At the same time, Iraq’s Cabinet ratcheted up the pressure on anti-American Shiite cleric Muqtada al-Sadr by approving draft legislation barring political parties with militias from participating in upcoming provincial elections.
Al-Sadr, who heads the country’s biggest militia, the Mahdi Army, has been under intense pressure from Prime Minister Nouri al-Maliki, also a Shiite, to disband the Mahdi Army or face political isolation.
Al-Sadr’s followers are eager to take part in the local elections because they believe they can take power away from rival Shiite parties in the vast, oil-rich Shiite heartland of southern Iraq.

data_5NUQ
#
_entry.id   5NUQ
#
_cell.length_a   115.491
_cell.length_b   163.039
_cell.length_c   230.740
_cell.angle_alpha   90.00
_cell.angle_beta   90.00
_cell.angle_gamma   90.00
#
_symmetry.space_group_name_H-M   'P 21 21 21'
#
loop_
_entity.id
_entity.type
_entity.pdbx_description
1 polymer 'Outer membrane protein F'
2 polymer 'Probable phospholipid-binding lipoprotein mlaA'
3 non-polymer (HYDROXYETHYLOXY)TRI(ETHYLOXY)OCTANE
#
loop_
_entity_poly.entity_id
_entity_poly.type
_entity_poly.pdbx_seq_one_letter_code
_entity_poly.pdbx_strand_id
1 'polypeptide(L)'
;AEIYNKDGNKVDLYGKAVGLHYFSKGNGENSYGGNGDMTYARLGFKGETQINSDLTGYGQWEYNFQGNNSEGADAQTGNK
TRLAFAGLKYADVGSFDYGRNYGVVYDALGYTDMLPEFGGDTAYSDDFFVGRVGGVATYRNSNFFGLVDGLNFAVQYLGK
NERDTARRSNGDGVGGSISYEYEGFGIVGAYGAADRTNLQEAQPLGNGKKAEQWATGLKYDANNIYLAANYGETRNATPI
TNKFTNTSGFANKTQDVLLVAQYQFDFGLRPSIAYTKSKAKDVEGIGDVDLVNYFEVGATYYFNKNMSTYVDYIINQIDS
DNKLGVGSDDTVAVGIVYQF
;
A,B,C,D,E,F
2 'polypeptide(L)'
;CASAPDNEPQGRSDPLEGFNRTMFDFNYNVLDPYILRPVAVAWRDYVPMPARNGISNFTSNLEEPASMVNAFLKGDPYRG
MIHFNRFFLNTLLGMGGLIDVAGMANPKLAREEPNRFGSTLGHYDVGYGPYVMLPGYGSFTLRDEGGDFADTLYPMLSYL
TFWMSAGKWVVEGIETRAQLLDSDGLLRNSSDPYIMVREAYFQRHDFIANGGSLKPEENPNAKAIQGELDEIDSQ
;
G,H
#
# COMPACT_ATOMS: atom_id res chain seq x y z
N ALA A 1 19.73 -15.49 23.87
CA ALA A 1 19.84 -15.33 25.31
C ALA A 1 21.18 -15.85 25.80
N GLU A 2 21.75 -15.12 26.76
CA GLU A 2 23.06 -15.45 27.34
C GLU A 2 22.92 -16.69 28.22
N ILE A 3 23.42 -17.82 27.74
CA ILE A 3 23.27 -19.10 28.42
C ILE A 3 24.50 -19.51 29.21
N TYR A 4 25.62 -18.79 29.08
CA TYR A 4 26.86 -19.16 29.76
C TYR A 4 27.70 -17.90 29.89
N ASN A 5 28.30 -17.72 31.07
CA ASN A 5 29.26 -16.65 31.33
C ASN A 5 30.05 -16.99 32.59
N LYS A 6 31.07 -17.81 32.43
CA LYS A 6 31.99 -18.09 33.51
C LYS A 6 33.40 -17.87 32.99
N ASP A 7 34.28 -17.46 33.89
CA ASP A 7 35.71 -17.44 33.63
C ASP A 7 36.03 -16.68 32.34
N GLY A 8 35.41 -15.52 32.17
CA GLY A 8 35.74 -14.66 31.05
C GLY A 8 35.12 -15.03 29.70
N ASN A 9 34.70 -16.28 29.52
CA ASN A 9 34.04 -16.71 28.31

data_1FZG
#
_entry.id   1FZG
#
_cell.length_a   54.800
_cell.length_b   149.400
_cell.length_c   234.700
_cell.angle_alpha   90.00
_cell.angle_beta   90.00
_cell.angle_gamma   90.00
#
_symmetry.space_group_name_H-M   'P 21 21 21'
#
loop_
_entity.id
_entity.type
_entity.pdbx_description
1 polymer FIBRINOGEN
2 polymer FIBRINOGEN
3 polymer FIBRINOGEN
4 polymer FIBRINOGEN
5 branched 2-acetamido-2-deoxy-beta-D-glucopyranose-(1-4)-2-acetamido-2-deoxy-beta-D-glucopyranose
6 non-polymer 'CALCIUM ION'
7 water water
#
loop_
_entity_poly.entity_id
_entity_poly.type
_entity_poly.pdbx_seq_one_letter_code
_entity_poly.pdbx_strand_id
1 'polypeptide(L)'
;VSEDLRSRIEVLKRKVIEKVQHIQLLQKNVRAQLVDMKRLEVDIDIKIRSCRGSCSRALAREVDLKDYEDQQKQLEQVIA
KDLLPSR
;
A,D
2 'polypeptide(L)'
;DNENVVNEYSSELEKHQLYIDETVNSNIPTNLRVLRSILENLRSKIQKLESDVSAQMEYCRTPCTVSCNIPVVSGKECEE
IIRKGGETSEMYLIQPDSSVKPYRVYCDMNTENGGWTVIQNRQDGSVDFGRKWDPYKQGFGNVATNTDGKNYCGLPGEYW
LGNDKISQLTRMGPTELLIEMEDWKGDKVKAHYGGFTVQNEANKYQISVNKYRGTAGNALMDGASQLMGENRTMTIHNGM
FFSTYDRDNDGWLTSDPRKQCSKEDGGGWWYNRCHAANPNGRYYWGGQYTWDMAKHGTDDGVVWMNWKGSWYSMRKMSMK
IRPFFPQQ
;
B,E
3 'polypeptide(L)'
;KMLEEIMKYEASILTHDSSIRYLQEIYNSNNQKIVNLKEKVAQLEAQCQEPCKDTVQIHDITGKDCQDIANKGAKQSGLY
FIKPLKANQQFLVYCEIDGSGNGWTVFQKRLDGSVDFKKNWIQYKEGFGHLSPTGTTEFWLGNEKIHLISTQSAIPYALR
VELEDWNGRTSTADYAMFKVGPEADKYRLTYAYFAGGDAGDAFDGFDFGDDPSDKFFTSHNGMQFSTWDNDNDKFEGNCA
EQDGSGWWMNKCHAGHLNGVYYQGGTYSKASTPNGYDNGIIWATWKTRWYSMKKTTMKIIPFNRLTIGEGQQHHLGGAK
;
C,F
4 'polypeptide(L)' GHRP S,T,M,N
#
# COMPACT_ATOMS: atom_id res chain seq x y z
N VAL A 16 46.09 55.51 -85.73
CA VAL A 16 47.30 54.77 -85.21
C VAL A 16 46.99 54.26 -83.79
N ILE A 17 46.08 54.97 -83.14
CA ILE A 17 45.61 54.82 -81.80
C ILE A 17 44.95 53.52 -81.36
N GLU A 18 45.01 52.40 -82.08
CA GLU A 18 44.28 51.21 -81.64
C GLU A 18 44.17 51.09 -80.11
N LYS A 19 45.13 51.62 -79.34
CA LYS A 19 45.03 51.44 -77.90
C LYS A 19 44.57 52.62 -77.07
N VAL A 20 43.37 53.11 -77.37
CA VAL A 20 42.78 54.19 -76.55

And in a new move to stem the flow of money to armed groups, the government ordered a crackdown on militiamen controlling state-run and private gas stations, refineries and oil distribution centers.
It is believed that gas stations and distribution centers, especially in eastern Baghdad and some southern provinces, are covertly controlled by Shiite militiamen dominated by the Mahdi Army.